- Open Access
Results of a feasibility cluster randomised controlled trial of a peer-led school-based intervention to increase the physical activity of adolescent girls (PLAN-A)
International Journal of Behavioral Nutrition and Physical Activityvolume 15, Article number: 50 (2018)
Most adolescent girls in the UK do not meet government physical activity recommendations and effective interventions are needed. This study reports the results of a feasibility trial of PLAN-A, a novel school-based peer-led physical activity intervention for adolescent girls.
A two-arm cluster randomised controlled feasibility study was conducted in six English secondary schools (4 intervention & 2 control). Year 8 (age 12-13) girls were eligible and randomisation was at school-level. The intervention involved training Year 8 girls (out of school for two consecutive days, plus one top-up day 5 weeks later), who were identified by their peers as influential, to provide informal support to their friends to increase their physical activity. Feasibility of the intervention and the research was examined, including: recruitment, training attendance and data provision rates, evidence of promise of the intervention to affect weekday moderate-to-vigorous physical activity (MVPA), intervention cost and estimation of the sample size for a definitive trial. Accelerometer and questionnaire data were collected at the beginning of Year 8 (Time 0), the end of Year 8 (10-weeks after peer-supporter training) and the beginning of Year 9 (Time 2).
Four hundred twenty-seven girls were recruited (95% recruitment rate). 55 girls consented to be a peer-supporter and 53 peer-supporters were trained (97% of those invited). Accelerometer return rates exceeded 85% at each time point and wear time criteria was met by 83%, 71% and 62% participants at Time 0, 1 and 2 respectively. Questionnaire data were provided by >91% of participants at each time point. Complete-case adjusted linear regression analysis showed evidence of a 6.09 minute (95% CI = 1.43, 10.76) between-arms difference in weekday MVPA at Time 2 in favour of the intervention arm. On average PLAN-A cost £2685 per school to deliver (£37 per Year 8 girl). There were no adverse events. A trial involving 20 schools would be adequately powered to detect a between-arms difference in weekday MVPA of at least six minutes.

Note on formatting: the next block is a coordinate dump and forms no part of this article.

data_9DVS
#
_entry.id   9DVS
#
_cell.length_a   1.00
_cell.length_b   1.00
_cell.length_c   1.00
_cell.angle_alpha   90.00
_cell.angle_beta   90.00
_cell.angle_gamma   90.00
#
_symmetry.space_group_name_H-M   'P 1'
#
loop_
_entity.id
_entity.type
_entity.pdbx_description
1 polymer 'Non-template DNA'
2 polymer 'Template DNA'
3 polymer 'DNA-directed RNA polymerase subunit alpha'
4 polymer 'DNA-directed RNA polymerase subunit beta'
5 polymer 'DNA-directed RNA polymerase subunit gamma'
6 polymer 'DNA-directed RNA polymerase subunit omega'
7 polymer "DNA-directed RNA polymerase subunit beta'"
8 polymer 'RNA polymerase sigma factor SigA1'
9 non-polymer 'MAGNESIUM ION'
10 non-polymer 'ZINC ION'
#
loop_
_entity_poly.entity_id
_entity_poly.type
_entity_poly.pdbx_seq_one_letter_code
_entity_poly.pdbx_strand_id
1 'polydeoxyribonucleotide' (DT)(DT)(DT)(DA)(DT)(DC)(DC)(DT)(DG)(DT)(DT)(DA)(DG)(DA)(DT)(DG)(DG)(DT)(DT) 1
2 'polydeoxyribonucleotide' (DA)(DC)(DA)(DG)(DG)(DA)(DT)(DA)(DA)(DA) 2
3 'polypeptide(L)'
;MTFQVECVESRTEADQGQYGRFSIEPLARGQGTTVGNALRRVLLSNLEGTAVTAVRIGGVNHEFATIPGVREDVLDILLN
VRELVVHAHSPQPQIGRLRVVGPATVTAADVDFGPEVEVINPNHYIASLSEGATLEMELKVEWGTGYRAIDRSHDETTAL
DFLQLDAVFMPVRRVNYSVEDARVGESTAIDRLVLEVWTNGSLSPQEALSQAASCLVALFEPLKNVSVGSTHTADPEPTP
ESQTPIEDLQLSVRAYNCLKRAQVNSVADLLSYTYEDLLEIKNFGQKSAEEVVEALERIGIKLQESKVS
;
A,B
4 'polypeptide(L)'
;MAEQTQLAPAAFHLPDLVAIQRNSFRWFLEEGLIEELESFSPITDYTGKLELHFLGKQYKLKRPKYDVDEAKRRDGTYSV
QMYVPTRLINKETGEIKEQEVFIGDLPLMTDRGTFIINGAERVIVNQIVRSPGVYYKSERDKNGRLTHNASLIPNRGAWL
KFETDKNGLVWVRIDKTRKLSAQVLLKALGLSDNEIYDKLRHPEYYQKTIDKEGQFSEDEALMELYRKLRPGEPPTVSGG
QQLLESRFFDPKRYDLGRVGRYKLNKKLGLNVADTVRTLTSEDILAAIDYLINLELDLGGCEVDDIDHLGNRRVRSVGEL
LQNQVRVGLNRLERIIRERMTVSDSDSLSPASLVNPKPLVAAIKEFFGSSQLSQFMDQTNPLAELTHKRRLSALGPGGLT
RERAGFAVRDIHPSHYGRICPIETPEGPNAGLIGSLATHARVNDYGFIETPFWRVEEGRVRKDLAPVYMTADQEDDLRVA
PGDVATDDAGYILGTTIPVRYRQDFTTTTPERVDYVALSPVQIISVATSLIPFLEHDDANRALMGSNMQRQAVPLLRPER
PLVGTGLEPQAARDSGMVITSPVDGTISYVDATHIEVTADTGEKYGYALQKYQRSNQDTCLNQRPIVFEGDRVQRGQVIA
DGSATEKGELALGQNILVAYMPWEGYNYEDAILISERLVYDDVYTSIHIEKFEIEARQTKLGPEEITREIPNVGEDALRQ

The PLAN-A intervention adopts a novel peer-led approach, is feasible, and shows evidence of promise to positively affect girls’ physical activity levels. A definitive trial is warranted.
ISCTRN, ISRCTN12543546, Registered on 28/7/2015, URL of registry record: http://www.isrctn.com/ISRCTN12543546
Physical activity is associated with benefits to young people’s physical and psychological health [1,2,3]. The UK and US governments recommend that children and adolescents undertake 60 minutes of moderate-to-vigorous physical activity (MVPA) each day [4, 5], however, many adolescents do not meet this guideline . A consistent finding is that girls are less active than boys and that their physical activity declines at a faster rate than their male peers [7, 8]. Late childhood to mid adolescence is a key period of physical activity decline . As such, there is a specific need to develop strategies to prevent the decline in, or increase adolescent girls’ physical activity.
Recent evidence syntheses have identified that previous interventions have had small positive effects on the physical activity of adolescent girls [10, 11], with one meta-analysis equating the average intervention effect to approximately 14% more physical activity in the intervention versus control group. Larger effects were shown for interventions targeting girls only, were multi-component, based in schools, utilised theory and targeted sedentary behaviour as well as physical activity [10, 11]. A recent trial in Australia of a whole-school, 24 month, multi-component intervention (Physical Activity 4 Everyone) resulted in a 7-minute (95% CI = 2.7, 11.4, p=0.002) increase in adolescents’ accelerometer-assessed MVPA compared to controls . However, the intervention was less effective for girls (+4 minutes) than boys (+10 minutes).
Correlates of girls’ physical activity include physical self-perceptions, self-efficacy, perceived competence and enjoyment . Yet, girls’ relationship with physical activity is also described as complex, including being intertwined with gender roles, societal norms and self-presentation . Peer-influence, which increases as girls transition from childhood to adolescence , plays a role in girls’ physical activity [16, 17] and can comprise social support, presence of peers during physical activity, peer norms, friendship quality, changes to friendship groups, activity preferences of peers, affiliation to peer groups, and peer victimisation . Despite being a key part of the complexity of girls’ physical activity, until recently peers have been relatively overlooked in many physical activity interventions . Tymms et al.  reported results of a cluster randomised controlled trial of “MOVE” in England. MOVE was a cross-age peer-mentoring intervention in which Year 9 (age 13-14) students were trained to mentor same sex Year 7 students (age 11-12). The intervention comprised of six weekly 1:1 meetings (20-30 mins) aimed at identifying physical activity barriers and setting/reviewing goals using self-monitoring but there was no evidence that it affected (accelerometer-assessed) physical activity of the Year 7 students.